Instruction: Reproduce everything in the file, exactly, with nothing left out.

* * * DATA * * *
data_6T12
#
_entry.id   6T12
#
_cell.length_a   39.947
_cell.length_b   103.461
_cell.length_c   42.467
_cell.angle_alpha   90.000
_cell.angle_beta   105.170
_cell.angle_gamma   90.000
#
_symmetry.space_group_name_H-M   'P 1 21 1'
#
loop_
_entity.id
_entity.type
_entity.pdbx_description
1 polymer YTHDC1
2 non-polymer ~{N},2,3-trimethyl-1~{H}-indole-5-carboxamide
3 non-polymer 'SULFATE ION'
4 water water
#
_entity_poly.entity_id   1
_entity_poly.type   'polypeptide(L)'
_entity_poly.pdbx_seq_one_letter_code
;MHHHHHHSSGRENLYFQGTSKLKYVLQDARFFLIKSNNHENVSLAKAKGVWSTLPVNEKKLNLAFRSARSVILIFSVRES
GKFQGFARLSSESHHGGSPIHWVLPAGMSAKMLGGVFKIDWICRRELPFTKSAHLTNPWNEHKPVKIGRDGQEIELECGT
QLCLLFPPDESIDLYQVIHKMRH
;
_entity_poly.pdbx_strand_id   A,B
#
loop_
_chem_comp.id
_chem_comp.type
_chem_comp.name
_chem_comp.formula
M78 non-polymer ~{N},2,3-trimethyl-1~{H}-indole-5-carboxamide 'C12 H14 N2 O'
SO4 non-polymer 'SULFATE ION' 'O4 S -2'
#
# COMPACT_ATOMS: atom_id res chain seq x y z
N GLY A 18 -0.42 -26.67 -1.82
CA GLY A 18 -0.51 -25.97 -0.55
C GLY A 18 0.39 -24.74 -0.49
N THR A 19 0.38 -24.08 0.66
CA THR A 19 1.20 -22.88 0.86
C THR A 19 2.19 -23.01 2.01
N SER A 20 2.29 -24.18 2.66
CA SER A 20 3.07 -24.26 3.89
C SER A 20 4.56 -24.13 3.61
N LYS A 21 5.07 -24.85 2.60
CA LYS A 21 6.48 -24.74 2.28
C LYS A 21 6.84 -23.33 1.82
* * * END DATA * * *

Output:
data_6T12
#
_entry.id   6T12
#
_cell.length_a   39.947
_cell.length_b   103.461
_cell.length_c   42.467
_cell.angle_alpha   90.000
_cell.angle_beta   105.170
_cell.angle_gamma   90.000
#
_symmetry.space_group_name_H-M   'P 1 21 1'
#
loop_
_entity.id
_entity.type
_entity.pdbx_description
1 polymer YTHDC1
2 non-polymer ~{N},2,3-trimethyl-1~{H}-indole-5-carboxamide
3 non-polymer 'SULFATE ION'
4 water water
#
_entity_poly.entity_id   1
_entity_poly.type   'polypeptide(L)'
_entity_poly.pdbx_seq_one_letter_code
;MHHHHHHSSGRENLYFQGTSKLKYVLQDARFFLIKSNNHENVSLAKAKGVWSTLPVNEKKLNLAFRSARSVILIFSVRES
GKFQGFARLSSESHHGGSPIHWVLPAGMSAKMLGGVFKIDWICRRELPFTKSAHLTNPWNEHKPVKIGRDGQEIELECGT
QLCLLFPPDESIDLYQVIHKMRH
;
_entity_poly.pdbx_strand_id   A,B
#
loop_
_chem_comp.id
_chem_comp.type
_chem_comp.name
_chem_comp.formula
M78 non-polymer ~{N},2,3-trimethyl-1~{H}-indole-5-carboxamide 'C12 H14 N2 O'
SO4 non-polymer 'SULFATE ION' 'O4 S -2'
#
# COMPACT_ATOMS: atom_id res chain seq x y z
N GLY A 18 -0.42 -26.67 -1.82
CA GLY A 18 -0.51 -25.97 -0.55
C GLY A 18 0.39 -24.74 -0.49
N THR A 19 0.38 -24.08 0.66
CA THR A 19 1.20 -22.88 0.86
C THR A 19 2.19 -23.01 2.01
N SER A 20 2.29 -24.18 2.66
CA SER A 20 3.07 -24.26 3.89
C SER A 20 4.56 -24.13 3.61
N LYS A 21 5.07 -24.85 2.60
CA LYS A 21 6.48 -24.74 2.28
C LYS A 21 6.84 -23.33 1.82